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The Wrong War for Central Banking

Fixated on inflation targeting in a world without inflation, central banks have lost their way. With benchmark interest rates stuck at the dreaded zero bound, monetary policy has been transformed from an agent of price stability into an engine of financial instability.

BEIJING – Fixated on inflation targeting in a world without inflation, central banks have lost their way. With benchmark interest rates stuck at the dreaded zero bound, monetary policy has been transformed from an agent of price stability into an engine of financial instability. A new approach is desperately needed.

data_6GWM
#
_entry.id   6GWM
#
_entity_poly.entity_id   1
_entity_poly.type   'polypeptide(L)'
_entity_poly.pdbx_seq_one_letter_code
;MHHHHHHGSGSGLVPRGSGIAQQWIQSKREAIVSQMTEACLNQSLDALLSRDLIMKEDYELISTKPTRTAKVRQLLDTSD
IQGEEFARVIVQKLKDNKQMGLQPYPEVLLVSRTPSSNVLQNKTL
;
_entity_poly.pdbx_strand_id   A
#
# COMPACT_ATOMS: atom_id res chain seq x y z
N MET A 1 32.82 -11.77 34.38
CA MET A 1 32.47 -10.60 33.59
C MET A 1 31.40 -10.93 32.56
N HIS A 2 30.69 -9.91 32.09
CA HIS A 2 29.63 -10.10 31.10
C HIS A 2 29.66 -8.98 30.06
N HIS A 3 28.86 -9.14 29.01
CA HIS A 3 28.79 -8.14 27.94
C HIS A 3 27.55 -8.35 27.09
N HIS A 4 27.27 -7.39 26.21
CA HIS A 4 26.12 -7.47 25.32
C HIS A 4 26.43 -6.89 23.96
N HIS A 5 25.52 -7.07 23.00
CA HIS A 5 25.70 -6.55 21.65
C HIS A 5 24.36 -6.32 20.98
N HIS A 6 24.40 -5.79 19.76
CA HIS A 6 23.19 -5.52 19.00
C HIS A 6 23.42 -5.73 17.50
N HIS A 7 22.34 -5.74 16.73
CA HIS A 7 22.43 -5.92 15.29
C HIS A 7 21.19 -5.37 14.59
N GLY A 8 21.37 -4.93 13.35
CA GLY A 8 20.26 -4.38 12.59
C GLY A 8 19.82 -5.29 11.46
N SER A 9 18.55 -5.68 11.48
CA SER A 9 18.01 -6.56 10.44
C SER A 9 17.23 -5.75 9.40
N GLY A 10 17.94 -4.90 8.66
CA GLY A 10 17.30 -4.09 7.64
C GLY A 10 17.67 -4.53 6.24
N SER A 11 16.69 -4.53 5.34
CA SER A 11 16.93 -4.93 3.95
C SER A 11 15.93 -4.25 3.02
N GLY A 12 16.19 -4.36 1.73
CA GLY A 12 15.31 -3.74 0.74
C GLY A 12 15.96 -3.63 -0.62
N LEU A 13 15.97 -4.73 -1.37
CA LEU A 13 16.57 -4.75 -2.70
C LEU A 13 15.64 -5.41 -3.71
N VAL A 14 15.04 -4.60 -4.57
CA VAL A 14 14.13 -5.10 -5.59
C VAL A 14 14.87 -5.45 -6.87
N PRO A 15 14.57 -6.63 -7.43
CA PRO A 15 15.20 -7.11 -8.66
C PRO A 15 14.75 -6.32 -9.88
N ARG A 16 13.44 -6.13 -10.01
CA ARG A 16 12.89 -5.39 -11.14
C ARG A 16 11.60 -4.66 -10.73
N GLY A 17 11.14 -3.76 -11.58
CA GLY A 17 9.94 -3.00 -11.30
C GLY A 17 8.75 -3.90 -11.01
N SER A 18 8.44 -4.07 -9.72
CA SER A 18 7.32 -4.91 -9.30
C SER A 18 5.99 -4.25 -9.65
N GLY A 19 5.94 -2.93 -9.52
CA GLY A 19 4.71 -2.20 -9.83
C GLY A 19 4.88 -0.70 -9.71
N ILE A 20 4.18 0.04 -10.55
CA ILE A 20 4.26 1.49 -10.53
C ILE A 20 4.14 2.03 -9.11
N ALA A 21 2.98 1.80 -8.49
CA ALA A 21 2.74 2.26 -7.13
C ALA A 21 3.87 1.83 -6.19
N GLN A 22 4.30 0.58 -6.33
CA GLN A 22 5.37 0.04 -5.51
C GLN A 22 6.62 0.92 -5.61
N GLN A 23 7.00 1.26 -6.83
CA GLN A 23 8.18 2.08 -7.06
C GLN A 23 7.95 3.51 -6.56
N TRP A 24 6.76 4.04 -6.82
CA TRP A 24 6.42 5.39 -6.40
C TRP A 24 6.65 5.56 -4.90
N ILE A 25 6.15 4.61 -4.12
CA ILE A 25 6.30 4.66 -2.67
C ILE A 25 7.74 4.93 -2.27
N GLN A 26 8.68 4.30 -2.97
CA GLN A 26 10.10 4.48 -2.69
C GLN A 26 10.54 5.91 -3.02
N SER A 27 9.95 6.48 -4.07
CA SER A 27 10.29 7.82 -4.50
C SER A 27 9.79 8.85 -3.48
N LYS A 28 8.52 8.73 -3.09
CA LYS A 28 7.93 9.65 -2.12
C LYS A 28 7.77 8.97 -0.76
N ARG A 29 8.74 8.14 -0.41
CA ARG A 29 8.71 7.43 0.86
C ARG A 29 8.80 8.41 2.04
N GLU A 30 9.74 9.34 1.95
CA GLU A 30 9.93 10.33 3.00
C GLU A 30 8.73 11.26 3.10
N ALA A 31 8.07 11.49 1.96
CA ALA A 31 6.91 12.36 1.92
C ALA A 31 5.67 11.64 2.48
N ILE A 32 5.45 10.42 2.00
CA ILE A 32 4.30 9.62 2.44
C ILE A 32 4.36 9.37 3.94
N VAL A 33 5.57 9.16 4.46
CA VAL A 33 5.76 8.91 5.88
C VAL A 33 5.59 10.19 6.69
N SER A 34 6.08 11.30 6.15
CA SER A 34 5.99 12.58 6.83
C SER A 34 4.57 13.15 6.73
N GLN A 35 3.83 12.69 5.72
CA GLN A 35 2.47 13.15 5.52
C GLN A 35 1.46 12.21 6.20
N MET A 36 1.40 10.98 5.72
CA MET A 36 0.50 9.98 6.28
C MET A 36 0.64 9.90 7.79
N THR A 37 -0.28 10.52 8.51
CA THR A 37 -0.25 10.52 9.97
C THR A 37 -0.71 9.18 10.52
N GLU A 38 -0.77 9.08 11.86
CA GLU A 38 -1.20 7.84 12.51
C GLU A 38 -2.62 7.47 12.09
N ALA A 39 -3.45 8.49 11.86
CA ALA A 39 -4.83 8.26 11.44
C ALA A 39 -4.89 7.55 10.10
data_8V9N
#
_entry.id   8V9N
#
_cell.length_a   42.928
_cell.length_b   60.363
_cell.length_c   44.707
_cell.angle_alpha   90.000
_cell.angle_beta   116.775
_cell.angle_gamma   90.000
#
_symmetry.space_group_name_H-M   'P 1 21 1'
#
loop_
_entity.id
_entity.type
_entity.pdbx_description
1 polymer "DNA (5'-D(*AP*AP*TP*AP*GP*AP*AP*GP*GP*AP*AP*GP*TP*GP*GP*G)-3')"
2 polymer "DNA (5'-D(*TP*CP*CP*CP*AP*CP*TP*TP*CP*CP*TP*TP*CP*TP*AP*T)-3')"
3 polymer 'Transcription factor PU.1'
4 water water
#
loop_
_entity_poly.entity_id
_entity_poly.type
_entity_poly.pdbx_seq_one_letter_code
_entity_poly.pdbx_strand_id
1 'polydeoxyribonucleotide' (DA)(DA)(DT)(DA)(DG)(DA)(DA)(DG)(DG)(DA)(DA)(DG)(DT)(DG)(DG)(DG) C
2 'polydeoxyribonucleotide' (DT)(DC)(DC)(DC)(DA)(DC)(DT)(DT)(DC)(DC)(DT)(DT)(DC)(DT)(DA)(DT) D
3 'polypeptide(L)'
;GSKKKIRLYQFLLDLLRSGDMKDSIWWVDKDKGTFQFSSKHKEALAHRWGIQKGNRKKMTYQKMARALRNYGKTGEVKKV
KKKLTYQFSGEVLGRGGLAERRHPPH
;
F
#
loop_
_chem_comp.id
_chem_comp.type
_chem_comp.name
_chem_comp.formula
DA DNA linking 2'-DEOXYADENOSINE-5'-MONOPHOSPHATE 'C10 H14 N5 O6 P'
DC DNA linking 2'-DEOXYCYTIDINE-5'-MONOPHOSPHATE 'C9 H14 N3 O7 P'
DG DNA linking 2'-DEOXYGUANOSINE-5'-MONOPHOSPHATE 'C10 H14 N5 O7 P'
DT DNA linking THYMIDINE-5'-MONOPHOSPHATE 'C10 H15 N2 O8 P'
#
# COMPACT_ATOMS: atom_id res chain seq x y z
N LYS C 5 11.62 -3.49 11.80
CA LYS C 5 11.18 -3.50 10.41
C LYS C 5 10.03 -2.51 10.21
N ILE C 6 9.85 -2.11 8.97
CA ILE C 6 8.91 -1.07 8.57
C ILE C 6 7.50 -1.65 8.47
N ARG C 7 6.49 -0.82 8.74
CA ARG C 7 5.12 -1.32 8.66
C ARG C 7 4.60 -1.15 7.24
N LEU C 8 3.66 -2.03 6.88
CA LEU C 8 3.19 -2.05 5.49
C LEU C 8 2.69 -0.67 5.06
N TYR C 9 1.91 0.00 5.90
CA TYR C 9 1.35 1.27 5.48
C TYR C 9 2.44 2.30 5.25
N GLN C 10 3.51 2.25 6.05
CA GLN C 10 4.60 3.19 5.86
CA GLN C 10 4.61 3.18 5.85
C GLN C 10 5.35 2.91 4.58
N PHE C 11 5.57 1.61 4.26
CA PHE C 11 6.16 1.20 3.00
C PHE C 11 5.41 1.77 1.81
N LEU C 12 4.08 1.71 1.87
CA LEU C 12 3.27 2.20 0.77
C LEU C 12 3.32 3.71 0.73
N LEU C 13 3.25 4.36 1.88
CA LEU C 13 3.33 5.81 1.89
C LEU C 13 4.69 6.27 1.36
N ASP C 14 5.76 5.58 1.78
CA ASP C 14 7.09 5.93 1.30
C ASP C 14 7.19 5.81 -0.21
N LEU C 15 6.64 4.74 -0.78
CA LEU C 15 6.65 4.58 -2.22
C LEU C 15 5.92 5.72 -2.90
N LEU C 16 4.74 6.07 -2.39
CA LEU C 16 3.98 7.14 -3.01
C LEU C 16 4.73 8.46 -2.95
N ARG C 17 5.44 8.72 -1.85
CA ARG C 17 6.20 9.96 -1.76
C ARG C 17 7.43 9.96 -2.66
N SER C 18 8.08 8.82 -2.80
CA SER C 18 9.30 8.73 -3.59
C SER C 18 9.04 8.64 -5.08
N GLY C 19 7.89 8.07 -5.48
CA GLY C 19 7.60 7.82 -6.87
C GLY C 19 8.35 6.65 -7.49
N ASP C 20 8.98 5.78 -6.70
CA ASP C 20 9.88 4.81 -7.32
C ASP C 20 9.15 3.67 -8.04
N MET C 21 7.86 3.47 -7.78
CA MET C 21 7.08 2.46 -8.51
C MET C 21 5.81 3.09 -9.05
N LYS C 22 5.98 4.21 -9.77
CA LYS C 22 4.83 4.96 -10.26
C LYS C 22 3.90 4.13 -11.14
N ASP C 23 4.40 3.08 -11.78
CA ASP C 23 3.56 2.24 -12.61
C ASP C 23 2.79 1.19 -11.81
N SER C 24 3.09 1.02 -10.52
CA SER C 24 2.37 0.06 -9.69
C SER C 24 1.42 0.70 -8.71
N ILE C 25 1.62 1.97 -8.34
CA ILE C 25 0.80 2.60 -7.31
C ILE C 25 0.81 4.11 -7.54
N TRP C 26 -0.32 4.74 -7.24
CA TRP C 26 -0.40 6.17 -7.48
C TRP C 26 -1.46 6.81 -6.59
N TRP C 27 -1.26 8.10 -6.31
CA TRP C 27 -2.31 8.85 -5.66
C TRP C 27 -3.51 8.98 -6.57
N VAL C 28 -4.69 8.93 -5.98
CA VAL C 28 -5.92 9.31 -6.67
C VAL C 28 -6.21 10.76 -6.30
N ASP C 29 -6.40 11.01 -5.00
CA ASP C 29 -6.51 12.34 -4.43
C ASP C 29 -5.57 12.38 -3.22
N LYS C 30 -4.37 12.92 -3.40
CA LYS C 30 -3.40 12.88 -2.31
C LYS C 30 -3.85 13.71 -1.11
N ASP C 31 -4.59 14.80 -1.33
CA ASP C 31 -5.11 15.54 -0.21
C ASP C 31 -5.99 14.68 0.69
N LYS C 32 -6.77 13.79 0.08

The US Federal Reserve exemplifies this policy dilemma. After the Federal Open Market Committee decided in September to defer yet again the start of its long-awaited normalization of monetary policy, its inflation doves are openly campaigning for another delay.

For the inflation-targeting purists, the argument seems impeccable. The headline consumer-price index (CPI) is near zero, and “core” or underlying inflation – the Fed’s favorite indicator – remains significantly below the seemingly sacrosanct 2% target. With a long-anemic recovery looking shaky again, the doves contend that there is no reason to rush ahead with interest-rate hikes.

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